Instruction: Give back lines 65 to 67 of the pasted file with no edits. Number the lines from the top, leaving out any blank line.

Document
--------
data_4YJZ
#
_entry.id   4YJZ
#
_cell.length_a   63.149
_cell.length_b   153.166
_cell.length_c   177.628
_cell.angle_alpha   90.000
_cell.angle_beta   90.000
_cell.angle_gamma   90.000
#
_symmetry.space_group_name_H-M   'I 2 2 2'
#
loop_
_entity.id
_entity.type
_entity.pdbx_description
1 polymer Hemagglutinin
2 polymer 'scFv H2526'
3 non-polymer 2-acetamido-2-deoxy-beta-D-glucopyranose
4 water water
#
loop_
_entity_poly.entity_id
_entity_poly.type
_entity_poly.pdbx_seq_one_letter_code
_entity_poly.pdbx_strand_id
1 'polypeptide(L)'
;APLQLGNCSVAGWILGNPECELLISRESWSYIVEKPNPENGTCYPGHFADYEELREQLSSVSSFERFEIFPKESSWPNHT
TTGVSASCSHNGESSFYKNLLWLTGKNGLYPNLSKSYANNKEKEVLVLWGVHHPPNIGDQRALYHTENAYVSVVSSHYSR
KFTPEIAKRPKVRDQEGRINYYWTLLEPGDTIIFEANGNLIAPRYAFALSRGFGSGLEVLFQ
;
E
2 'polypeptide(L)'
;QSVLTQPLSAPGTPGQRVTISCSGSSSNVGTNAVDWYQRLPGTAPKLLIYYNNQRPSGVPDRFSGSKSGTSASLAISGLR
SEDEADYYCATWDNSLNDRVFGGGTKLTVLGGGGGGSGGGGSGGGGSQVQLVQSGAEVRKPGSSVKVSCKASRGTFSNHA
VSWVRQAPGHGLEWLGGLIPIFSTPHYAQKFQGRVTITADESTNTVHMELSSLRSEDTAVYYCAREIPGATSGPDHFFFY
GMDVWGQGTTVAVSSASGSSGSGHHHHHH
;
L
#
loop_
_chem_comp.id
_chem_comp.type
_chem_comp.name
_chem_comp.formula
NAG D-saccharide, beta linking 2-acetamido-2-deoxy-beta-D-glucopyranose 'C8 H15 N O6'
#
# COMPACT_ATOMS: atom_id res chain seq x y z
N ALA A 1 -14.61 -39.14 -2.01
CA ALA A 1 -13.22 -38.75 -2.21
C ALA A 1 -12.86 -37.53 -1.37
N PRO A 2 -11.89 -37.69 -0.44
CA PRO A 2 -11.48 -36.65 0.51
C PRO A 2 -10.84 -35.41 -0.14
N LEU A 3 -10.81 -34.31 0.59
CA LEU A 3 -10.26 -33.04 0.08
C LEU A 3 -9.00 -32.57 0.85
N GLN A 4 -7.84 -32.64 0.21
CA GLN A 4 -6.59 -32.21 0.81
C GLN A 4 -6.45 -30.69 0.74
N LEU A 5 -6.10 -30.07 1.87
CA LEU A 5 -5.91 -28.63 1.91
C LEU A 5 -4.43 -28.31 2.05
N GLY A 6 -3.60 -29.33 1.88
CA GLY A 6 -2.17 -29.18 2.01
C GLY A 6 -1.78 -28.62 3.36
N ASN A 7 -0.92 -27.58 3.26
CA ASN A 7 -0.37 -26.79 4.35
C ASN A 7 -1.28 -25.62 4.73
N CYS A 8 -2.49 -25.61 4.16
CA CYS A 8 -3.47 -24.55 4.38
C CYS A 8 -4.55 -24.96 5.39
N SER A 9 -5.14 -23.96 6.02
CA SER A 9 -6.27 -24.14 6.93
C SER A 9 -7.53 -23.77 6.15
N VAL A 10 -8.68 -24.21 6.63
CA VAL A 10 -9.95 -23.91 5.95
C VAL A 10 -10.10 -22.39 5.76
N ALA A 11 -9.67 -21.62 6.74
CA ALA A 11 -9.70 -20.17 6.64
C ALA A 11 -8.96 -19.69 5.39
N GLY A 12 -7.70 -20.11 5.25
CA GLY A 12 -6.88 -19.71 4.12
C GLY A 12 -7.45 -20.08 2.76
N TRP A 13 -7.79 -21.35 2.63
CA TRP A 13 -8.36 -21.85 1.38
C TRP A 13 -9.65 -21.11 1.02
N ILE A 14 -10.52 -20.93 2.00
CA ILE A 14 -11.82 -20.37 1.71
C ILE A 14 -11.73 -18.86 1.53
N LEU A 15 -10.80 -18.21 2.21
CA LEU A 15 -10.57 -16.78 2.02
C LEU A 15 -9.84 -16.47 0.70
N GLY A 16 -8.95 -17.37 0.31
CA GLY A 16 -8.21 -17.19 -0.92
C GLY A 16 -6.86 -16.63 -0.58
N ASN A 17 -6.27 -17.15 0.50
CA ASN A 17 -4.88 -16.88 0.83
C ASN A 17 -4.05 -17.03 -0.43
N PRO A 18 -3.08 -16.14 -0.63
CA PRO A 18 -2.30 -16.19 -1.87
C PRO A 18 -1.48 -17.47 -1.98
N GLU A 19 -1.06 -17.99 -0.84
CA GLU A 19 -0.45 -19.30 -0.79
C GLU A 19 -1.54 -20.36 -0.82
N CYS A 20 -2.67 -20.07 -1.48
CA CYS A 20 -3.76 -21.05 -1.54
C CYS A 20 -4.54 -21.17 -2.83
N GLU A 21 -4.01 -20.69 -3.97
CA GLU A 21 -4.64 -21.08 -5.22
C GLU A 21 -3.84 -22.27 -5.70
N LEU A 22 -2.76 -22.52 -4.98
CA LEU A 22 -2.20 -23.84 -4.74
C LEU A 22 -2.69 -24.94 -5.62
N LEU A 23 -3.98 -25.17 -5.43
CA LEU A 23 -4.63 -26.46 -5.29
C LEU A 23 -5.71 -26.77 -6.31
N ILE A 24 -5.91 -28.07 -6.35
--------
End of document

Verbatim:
N GLY A 6 -3.60 -29.33 1.88
CA GLY A 6 -2.17 -29.18 2.01
C GLY A 6 -1.78 -28.62 3.36